Reshaping the past

St. Paul-based couple explores alternative American histories and futures through found material

Allen Brewer and wife Pamela Valfer discuss their “Alternative Futures” exhibit on Friday morning at the Soo Visual Arts Center in Uptown. Their pieces explore the history in re-worked discarded material.

Erin Westover

Allen Brewer and wife Pamela Valfer discuss their “Alternative Futures” exhibit on Friday morning at the Soo Visual Arts Center in Uptown. Their pieces explore the history in re-worked discarded material.

Andrew Penkalski

WHAT: Alternative Futures: New Work by Allen Brewer and Pamela Valfer

WHEN: Until Oct. 31

WHERE: Soo Visual Arts Center, 2640 Lyndale Ave S

 

Much to their dismay, Pamela Valfer and Allen Brewer both grew up during the Reagan era. In this last bit of the Cold War, popular culture still had a good handle on breeding an irrational fear of the Reds within America’s youth. Even more significant was the period’s resulting nuclear panic that nations could be destroyed with a few bombs. But in the end, doomsday never came.

Yet this pondering of human permanence still resonates with Brewer and Valfer. Their “Alternative Futures” exhibit, which will occupy the front gallery space of Minneapolis’ Soo Visual Arts Center through Oct. 31, continues to explore these projections of ultimate societal fates.

These visual summations are largely constructed through the manipulation and juxtaposition of found objects, a beloved choice in material for the recently married couple.

“I’ve always loved recontextualizing things that already exist,” Valfer said, “Objects have an aura that invites us to them, so I like juxtaposing them to new things to create new histories.”

While Brewer and Valfer have collectively presented a gallery of works that thematically surround this uncanny American desolation, both artists worked alone on their individual pieces.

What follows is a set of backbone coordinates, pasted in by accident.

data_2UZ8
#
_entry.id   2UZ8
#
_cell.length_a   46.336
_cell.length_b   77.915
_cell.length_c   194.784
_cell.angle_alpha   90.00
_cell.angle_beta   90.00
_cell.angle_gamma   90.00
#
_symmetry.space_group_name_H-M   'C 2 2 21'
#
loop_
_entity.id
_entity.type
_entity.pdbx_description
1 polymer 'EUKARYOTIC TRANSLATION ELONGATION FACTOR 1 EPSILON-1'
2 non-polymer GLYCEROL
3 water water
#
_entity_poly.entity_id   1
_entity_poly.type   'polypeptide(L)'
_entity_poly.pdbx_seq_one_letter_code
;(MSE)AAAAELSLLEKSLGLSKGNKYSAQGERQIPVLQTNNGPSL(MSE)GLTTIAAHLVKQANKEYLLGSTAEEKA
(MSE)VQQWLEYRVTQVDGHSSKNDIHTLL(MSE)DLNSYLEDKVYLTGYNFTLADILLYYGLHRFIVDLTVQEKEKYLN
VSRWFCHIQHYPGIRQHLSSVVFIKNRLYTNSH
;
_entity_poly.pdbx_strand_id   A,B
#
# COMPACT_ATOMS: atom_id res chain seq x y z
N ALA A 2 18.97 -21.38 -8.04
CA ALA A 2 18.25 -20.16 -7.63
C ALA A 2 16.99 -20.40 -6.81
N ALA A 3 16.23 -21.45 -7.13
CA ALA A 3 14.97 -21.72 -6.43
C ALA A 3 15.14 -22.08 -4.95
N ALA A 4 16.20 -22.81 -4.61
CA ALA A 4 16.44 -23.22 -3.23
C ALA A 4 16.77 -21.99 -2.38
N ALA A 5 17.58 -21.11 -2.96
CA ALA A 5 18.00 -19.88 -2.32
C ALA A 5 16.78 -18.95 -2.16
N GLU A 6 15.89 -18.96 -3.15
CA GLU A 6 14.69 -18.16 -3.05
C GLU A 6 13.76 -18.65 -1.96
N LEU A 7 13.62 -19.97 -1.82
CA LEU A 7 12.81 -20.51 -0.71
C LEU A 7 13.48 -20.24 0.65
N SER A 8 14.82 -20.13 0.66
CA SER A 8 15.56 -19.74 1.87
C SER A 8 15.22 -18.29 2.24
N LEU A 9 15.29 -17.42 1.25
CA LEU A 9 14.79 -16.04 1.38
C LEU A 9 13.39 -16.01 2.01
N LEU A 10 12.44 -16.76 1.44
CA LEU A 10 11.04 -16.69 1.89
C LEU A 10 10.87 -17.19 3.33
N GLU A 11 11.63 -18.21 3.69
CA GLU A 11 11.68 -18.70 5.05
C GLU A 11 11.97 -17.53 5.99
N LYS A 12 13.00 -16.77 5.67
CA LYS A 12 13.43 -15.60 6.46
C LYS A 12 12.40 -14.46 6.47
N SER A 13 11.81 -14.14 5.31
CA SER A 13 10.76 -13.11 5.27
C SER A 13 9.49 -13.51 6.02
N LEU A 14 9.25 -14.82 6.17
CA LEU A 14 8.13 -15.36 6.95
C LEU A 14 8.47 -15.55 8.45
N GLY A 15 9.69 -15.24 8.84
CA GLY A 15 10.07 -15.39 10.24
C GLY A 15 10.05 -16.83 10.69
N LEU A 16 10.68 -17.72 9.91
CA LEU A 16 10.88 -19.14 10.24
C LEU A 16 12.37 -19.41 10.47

“Both of us started working on different paths toward the work that you see here,” Valfer said. “It allowed us to be more aware of the connections between us.”

Yet their respective works do contrast in material and scope. Brewer’s collection largely utilizes found photographs that are then etched on some piece of ephemeral material through carbon paper.

“For me to get into that piece, I have to kind of understand where it came from and why it was thrown out,” Brewer said. “I treat it kind of like a lost child, so I want to give it more importance than from where I found it.”

In contrast, Valfer’s portion of the gallery demonstrates a more blatant unity among images.

Her portion, titled “Reclamation Project: Repatriation Exercise #1,” constructs an eerily bizarre woodland scene on the gallery’s front left wall.

“It’s about recreating the animal from pieces and returning it back to the idealized nature,” Valfer said.

Yet the truly remarkable thing about this collection is how effectively this contrast of imperfect nature rises from the remolded material.

One of Brewer’s pieces, “I Just Adore Being,” presents a photograph of a grotesque actor etched onto found fuchsia paper. The piece’s title sits in text beneath the carbon imprint. The multitude of ironies that rise from the piece’s found nature introduces these questions of human sincerity and emotional authenticity.

While pieces like Brewer’s “The New World” more overtly present a fragmented post-apocalyptic landscape, pieces such as the aforementioned work also submit an unnerving juxtaposition that questions the worth of the human condition in the face of the end.

In conversation, Valfer and Brewer are substantially less macabre than the work would imply. It’s actually their fondness for all things natural that lends itself to their images catastrophe.

“We’re both really grounded when we’re surrounded by nature,” Brewer said, “So that’s kind of important.”

Essentially, it’s an exhibition crafted from and concerning beloved material and the distress of an event that would terminate such sublimity. This fondness of nature within the exhibition, however, arrives with that heavy apocalyptic fear born from their childhood zeitgeist. Perhaps the only unnerving thing to the viewer is how alarmingly resonant the imagery can still feel today.